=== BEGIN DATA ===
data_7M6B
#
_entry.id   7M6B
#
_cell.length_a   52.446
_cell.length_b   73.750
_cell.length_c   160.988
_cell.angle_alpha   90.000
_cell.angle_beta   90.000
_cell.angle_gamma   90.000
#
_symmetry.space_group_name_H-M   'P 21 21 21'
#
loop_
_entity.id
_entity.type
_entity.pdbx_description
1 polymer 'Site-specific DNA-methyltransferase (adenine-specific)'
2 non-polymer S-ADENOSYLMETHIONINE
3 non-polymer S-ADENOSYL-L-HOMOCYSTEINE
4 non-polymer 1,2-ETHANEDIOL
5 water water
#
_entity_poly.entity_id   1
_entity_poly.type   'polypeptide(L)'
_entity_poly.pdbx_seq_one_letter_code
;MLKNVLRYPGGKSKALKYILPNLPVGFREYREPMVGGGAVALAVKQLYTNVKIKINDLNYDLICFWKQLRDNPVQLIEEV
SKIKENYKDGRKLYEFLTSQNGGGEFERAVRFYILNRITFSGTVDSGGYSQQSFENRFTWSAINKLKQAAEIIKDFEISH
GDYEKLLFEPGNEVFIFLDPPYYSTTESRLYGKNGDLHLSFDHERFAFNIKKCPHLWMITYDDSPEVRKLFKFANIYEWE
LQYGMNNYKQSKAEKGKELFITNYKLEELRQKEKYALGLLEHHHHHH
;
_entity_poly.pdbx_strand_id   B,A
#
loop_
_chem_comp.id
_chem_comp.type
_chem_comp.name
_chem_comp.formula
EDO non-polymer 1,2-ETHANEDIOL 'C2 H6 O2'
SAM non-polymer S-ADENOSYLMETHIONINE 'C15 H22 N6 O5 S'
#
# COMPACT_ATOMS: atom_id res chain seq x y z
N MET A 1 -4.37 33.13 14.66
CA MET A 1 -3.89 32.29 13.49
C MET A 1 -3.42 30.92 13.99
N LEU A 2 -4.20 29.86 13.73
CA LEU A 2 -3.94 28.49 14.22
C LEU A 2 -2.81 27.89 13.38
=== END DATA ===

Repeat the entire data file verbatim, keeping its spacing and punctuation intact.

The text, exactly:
data_7M6B
#
_entry.id   7M6B
#
_cell.length_a   52.446
_cell.length_b   73.750
_cell.length_c   160.988
_cell.angle_alpha   90.000
_cell.angle_beta   90.000
_cell.angle_gamma   90.000
#
_symmetry.space_group_name_H-M   'P 21 21 21'
#
loop_
_entity.id
_entity.type
_entity.pdbx_description
1 polymer 'Site-specific DNA-methyltransferase (adenine-specific)'
2 non-polymer S-ADENOSYLMETHIONINE
3 non-polymer S-ADENOSYL-L-HOMOCYSTEINE
4 non-polymer 1,2-ETHANEDIOL
5 water water
#
_entity_poly.entity_id   1
_entity_poly.type   'polypeptide(L)'
_entity_poly.pdbx_seq_one_letter_code
;MLKNVLRYPGGKSKALKYILPNLPVGFREYREPMVGGGAVALAVKQLYTNVKIKINDLNYDLICFWKQLRDNPVQLIEEV
SKIKENYKDGRKLYEFLTSQNGGGEFERAVRFYILNRITFSGTVDSGGYSQQSFENRFTWSAINKLKQAAEIIKDFEISH
GDYEKLLFEPGNEVFIFLDPPYYSTTESRLYGKNGDLHLSFDHERFAFNIKKCPHLWMITYDDSPEVRKLFKFANIYEWE
LQYGMNNYKQSKAEKGKELFITNYKLEELRQKEKYALGLLEHHHHHH
;
_entity_poly.pdbx_strand_id   B,A
#
loop_
_chem_comp.id
_chem_comp.type
_chem_comp.name
_chem_comp.formula
EDO non-polymer 1,2-ETHANEDIOL 'C2 H6 O2'
SAM non-polymer S-ADENOSYLMETHIONINE 'C15 H22 N6 O5 S'
#
# COMPACT_ATOMS: atom_id res chain seq x y z
N MET A 1 -4.37 33.13 14.66
CA MET A 1 -3.89 32.29 13.49
C MET A 1 -3.42 30.92 13.99
N LEU A 2 -4.20 29.86 13.73
CA LEU A 2 -3.94 28.49 14.22
C LEU A 2 -2.81 27.89 13.38